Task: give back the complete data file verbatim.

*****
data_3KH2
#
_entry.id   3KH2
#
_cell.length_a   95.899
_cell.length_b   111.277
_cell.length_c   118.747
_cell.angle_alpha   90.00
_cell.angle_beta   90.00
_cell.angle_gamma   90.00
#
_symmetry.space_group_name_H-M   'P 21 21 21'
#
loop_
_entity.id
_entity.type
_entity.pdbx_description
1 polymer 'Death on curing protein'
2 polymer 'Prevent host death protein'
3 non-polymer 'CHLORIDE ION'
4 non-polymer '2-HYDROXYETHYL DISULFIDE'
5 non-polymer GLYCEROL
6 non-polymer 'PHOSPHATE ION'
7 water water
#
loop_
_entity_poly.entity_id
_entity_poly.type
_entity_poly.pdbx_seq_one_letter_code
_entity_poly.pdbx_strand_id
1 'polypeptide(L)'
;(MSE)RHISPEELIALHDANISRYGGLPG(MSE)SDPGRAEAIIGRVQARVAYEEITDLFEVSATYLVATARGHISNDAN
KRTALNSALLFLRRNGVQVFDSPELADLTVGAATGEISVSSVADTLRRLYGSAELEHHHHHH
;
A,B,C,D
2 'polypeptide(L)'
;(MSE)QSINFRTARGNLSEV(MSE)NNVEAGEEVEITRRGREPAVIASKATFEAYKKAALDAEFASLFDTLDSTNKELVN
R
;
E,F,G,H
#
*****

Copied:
data_3KH2
#
_entry.id   3KH2
#
_cell.length_a   95.899
_cell.length_b   111.277
_cell.length_c   118.747
_cell.angle_alpha   90.00
_cell.angle_beta   90.00
_cell.angle_gamma   90.00
#
_symmetry.space_group_name_H-M   'P 21 21 21'
#
loop_
_entity.id
_entity.type
_entity.pdbx_description
1 polymer 'Death on curing protein'
2 polymer 'Prevent host death protein'
3 non-polymer 'CHLORIDE ION'
4 non-polymer '2-HYDROXYETHYL DISULFIDE'
5 non-polymer GLYCEROL
6 non-polymer 'PHOSPHATE ION'
7 water water
#
loop_
_entity_poly.entity_id
_entity_poly.type
_entity_poly.pdbx_seq_one_letter_code
_entity_poly.pdbx_strand_id
1 'polypeptide(L)'
;(MSE)RHISPEELIALHDANISRYGGLPG(MSE)SDPGRAEAIIGRVQARVAYEEITDLFEVSATYLVATARGHISNDAN
KRTALNSALLFLRRNGVQVFDSPELADLTVGAATGEISVSSVADTLRRLYGSAELEHHHHHH
;
A,B,C,D
2 'polypeptide(L)'
;(MSE)QSINFRTARGNLSEV(MSE)NNVEAGEEVEITRRGREPAVIASKATFEAYKKAALDAEFASLFDTLDSTNKELVN
R
;
E,F,G,H
#